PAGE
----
When looking at capacity, I would stay close to the standard capacity the firearm comes with. If you buy a Glock, you can easily buy a 50-round drum mag, but that is much more than you need and makes your pistol very unbalanced and heavy. Some magazine extensions are okay, but don't go crazy with them.

Capacity is an advantage for smaller calibers simply because you can fit more cartridges in the same amount of space. So a smaller caliber pistol is going to keep the recoil minimal and maximize your capacity; other factors held constant.

Our 10 Favorite Low Recoil Handguns for Self-Defense

Now that we have the background information out of the way, here are ten self-defense handguns you can count on. These firearms are not in any particular order. Many of them are quite similar (standard size 9 mm's), but I also tried to mix in other calibers and a few handguns you may not have seen before.

Glock 17

glock 17

Glocks are insanely popular firearms. No matter your purpose with your handgun, there is likely a Glock out there that can do it. For our purpose, we want a smooth shooting, light recoil pistol for self-defense. The 9mm Glock 17 does that for us.

The Glock 17's slide is 7.32 inches. The overall width is 1.26 inches, and the distance from the back of the handle and the trigger is 2.83 inches. This pistol weighs 24.87 ounces empty. So with a 115 grain 9mm cartridge, this pistol would score around 3.2 on the Sportsman's recoil table.

Its standard magazine holds 17 cartridges, and this pistol sells for around $500 - $600. This is a standard/duty-sized pistol, so if you think it may be too large for you, consider the the Glock 19, which is a slightly smaller compact version of the Glock 17. In general, less weight equals more recoil, but the Glock 19 is still a very smooth shooter.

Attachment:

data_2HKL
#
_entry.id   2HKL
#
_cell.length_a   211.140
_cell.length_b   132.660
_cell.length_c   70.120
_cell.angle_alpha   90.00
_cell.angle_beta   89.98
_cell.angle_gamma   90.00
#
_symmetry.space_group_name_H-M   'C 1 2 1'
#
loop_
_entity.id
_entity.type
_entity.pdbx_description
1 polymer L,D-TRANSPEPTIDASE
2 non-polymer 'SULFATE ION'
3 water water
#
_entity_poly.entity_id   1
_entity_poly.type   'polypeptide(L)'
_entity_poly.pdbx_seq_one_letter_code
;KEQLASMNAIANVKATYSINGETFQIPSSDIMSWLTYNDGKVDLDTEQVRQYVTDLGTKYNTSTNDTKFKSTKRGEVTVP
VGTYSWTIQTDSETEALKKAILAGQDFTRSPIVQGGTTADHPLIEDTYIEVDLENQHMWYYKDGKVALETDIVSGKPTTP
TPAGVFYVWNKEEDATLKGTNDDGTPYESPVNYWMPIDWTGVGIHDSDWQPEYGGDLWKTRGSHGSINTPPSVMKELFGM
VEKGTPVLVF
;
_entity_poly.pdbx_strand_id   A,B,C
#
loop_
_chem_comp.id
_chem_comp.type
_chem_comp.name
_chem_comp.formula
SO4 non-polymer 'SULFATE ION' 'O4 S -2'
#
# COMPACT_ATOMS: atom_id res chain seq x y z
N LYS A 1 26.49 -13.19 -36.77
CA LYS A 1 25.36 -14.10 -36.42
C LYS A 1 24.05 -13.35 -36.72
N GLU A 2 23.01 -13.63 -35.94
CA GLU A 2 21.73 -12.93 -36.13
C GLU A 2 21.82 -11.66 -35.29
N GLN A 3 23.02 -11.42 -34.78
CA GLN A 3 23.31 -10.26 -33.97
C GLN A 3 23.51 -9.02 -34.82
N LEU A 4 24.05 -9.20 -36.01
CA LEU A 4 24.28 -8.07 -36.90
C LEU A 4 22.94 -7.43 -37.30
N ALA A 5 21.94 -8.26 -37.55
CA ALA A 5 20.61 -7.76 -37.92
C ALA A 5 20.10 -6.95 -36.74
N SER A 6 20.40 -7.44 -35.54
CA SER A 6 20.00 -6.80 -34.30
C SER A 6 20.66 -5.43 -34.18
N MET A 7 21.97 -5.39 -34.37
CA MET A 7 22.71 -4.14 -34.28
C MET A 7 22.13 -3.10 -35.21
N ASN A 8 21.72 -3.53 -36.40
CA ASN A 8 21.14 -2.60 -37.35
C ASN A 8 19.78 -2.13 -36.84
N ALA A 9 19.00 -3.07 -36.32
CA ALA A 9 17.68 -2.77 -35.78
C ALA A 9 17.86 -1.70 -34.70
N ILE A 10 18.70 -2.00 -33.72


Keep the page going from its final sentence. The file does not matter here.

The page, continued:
Name Glock 17
Caliber 9mm
Price Range $500 - $600
Size (L X W X H) inches 8 X 1.26 X 5.47
Unloaded Weight (oz) 24.87
Magazine Capacity 17 + 1
Sportsman’s Recoil Score 3.2 (115 grains)

Smith & Wesson Performance Center M&P 9 M2.0

image alt text here

Smith & Wesson has been making high-quality handguns for over a hundred years. Their Performance Center M&P M2.0 is the perfect 9mm for anyone who wants to defend their home. Plus, their Performance Center models are even better than their standard pistols.

This pistol weighs 30 ounces, and since it is 9mm, it has a very comfortable recoil score. This pistol gets a score of around 2.55 with a 115-grain projectile. It is 8.5 inches long and has a magazine capacity of 17. These are great pistols for self-defense or the range. You can pick one up from your local Sportsman’s Warehouse for around $650 - $750.